ABU DHABI // Loan defaulters no longer face prison when their security cheques bounce.
Expatriates jailed for defaulting have been released from prison and federal courts no longer accept bounced cheques presented by lenders as evidence of a crime, which effectively decriminalises defaulting on a loan.
The relaxation for expatriates follows a similar move in October that affected only Emiratis. It the result of a decree by the President, Sheikh Khalifa, that expatriate and Emirati loan defaulters should be treated equally.
“In line with the directives of Sheikh Khalifa … and in the spirit of fairness and equality, the courts have stopped as of last month accepting collateral cheques presented as a criminal tool against expatriate debt defaulters,” Ali Khalfan Al Dhaheri, head of the legal affairs department at the Ministry of Presidential Affairs, told The National’s Arabic-language sister paper Al Ittihad.
Judge Jassem Saif Buossaiba, head of the judicial inspection department at the Ministry of Justice, said: “Federal public prosecutions in the country have, indeed, released expatriate detainees, as has been the case of their Emirati counterparts who were freed last October,” he said.
The threat of imprisonment existed because commercial lenders require borrowers to sign a cheque for the total amount of a loan, plus interest. If the borrower defaulted on repayments, the lender would present the cheque for payment. When, inevitably, it bounced, the cheque would be produced in court as evidence of a crime.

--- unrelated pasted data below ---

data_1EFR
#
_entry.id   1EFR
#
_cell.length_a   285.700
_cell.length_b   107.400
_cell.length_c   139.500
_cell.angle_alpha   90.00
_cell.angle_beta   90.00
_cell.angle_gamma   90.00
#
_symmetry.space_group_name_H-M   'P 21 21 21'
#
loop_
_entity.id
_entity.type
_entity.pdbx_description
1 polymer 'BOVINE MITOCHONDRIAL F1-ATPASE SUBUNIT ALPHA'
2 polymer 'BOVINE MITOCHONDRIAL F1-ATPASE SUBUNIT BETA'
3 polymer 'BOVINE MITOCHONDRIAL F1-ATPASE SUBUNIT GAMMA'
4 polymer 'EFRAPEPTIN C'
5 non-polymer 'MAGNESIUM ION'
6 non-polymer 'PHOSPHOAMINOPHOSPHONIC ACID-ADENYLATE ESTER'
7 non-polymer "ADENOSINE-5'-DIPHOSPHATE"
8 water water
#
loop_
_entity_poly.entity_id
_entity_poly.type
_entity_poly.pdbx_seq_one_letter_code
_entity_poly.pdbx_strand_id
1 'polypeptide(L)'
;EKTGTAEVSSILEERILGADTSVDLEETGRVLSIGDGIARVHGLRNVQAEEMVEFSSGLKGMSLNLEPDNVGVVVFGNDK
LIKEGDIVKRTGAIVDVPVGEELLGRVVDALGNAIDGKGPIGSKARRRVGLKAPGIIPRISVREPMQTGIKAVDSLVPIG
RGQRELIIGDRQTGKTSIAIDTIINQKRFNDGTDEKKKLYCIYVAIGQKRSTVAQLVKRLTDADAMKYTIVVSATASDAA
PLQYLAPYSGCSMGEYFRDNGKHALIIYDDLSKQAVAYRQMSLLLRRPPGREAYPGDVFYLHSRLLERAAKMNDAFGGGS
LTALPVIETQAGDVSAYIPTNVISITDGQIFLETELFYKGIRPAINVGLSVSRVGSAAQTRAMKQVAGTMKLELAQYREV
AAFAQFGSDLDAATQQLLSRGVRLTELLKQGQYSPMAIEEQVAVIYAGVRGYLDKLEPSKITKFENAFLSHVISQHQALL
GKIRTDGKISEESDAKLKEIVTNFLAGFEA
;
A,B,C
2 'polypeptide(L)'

In many countries, defaulting on a bank loan is considered a civil matter, and criminal courts are not involved.
Abdul Aziz Al Ghurair, chairman of the Emirates Banks Association, told The National in November that any moves to ease criminal penalties for expatriates’ bounced cheques should be phased in to allow a period of adjustment for commercial lenders.
“There has been thinking in the UAE of decriminalisation of postdated bounced cheques across the board, but you cannot do that without finding an alternative instrument,” said Mr Al Ghurair, who is also chief executive of Mashreq and chairman of the DIFC Authority.
“If there is a proper system and an alternative system maybe the economy will go towards that, but it has to be introduced over a period of time.”
In 2011, nearly 1.6m cheques with a total value of Dh55 billion were returned. Central Bank statistics do not break those figures down into the cheques that were unpaid because of a lack of funds, and those that failed for technical reasons.